At our club the manager ended up resigning because of the antics of some quite unpleasant parents whose kids had recently joined. Quite rightly he decided he didn't need the hassle.

His replacement was a nice guy but instead of nurturing the talented group he had, most of whom had played together for years and were good friends, he started bringing in "better" players from outlying areas and this of course alienated kids and parents alike. Sure, we won some tournaments and had a promotion, but at the cost of breaking up the original gang. Purely for his own ego.

I kept my head down as much as possible during games and tried to do my bit in other ways to support the club and manager(s). We had some fun times but I was glad when it all came to an end because the enjoyment factor had long gone.
 


Jul 6, 2003
2,116
......, parents paying their kids a goal bonus! I a/QUOTE]

My 9 year old is on ALL sorts of bonuses!! Goal bonus, headed bonus (50p - he hates heading the ball!!), left foot goal extra bonus (he's so right footed it's unbelievable). The best one we've come up with is a £50 bonus IF he scores a left foot volley that hits the crossbar and comes down with a resounding 'ping' and in (a la Yeboah for Leeds against Liverpool back in the day!!) Suffice it to say that my wallet has stayed very closed this season, as he has only scored one goal and refuses to head the ball!!!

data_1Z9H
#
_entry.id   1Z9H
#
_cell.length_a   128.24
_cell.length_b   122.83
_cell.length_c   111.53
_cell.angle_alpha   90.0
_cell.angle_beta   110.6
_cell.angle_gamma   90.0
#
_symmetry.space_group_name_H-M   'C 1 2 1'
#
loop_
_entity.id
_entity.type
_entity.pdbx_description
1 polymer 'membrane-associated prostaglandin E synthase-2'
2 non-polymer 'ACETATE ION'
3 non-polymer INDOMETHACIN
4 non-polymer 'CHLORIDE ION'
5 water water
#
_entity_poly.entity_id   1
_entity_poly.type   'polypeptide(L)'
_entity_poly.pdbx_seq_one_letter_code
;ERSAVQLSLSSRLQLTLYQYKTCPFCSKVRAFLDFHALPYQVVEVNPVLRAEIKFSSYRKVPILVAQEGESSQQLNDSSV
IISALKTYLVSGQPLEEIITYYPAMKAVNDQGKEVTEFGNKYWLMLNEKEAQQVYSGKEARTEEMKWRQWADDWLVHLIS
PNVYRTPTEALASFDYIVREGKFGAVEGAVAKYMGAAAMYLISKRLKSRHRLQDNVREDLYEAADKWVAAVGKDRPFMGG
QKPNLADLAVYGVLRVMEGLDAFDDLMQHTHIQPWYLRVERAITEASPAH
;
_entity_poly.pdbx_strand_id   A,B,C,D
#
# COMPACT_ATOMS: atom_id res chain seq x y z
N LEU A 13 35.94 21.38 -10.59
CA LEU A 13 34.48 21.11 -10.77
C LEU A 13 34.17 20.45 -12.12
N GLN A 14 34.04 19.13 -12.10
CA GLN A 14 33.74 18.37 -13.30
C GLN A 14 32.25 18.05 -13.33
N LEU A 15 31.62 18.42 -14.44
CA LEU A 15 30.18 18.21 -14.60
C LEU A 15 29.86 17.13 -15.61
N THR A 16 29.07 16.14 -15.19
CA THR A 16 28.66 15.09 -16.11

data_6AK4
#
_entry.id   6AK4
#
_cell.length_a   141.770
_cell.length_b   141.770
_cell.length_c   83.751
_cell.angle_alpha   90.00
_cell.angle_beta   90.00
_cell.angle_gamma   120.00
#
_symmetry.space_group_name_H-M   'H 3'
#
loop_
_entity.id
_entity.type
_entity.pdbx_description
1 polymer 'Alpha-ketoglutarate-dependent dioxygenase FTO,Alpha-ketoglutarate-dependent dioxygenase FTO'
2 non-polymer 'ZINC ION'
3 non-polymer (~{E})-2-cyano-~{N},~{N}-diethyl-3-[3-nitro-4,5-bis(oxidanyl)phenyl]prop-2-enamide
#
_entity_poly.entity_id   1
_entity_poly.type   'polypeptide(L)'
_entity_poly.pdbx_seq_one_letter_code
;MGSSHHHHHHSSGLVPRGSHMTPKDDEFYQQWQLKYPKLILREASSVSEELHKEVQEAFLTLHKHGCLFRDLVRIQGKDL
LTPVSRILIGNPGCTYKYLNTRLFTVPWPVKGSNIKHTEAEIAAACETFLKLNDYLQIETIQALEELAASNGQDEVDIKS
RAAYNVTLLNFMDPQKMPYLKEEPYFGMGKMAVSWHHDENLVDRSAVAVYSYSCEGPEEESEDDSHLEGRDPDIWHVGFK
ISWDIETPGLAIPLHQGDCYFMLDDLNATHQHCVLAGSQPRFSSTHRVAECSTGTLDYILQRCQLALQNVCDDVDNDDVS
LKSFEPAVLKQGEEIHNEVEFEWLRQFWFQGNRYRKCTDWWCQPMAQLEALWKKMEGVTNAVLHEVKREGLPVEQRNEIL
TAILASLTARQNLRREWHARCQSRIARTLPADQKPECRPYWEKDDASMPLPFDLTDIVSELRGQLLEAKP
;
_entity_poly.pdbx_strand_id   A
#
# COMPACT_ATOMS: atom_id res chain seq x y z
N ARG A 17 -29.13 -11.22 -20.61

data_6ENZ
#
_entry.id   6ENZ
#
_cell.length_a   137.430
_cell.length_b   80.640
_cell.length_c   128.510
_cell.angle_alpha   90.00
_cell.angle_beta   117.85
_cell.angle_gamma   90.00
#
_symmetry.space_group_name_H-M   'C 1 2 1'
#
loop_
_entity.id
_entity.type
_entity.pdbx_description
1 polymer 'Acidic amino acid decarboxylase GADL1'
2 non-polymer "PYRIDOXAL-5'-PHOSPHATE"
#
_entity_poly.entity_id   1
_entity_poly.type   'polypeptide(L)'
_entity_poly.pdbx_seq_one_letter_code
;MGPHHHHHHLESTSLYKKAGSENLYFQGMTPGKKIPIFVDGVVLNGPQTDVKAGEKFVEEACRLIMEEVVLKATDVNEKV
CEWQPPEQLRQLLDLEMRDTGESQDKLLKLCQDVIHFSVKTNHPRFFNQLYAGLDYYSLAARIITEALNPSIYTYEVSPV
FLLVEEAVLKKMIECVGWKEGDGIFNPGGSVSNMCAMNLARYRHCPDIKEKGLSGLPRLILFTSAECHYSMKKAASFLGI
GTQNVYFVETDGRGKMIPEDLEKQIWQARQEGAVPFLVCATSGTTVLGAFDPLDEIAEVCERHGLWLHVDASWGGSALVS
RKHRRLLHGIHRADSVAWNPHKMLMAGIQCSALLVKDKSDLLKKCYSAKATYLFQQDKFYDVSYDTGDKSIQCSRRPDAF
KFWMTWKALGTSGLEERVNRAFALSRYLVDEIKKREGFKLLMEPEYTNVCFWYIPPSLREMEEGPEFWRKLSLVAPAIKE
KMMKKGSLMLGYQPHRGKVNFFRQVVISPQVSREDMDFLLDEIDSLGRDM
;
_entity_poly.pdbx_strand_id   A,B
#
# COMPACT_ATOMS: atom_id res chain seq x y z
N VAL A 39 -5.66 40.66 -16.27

As to what type of football daddy I am............well, away from home I stand on the touchlines and stay pretty quiet, apart from the odd shout of encouragement. Remeber back in the day when I used to play football and rugby, my father and the other parents stayed pretty quiet and I tend to do the same. The 'shouty' dads are d1cks.

Games at home I ref, so have a bird's eye view of the action and will tell the boys as quietly as I can where they should be standing at corners and who to mark!!
Happy Days!!
 

Pudos

Members
Aug 18, 2015
125
My mates kid was playing in a match in Hove, 15 I think the kid was. Two parents arguing got into a punch up and one of the dads bit the others ear off. I know it was all over the news at the time and the dad, one doing the boring was arrested but can't remember what he got.

Here we go. It was a dad and manager.

https://www.theargus.co.uk/news/6761429.jail-for-biting-off-ear/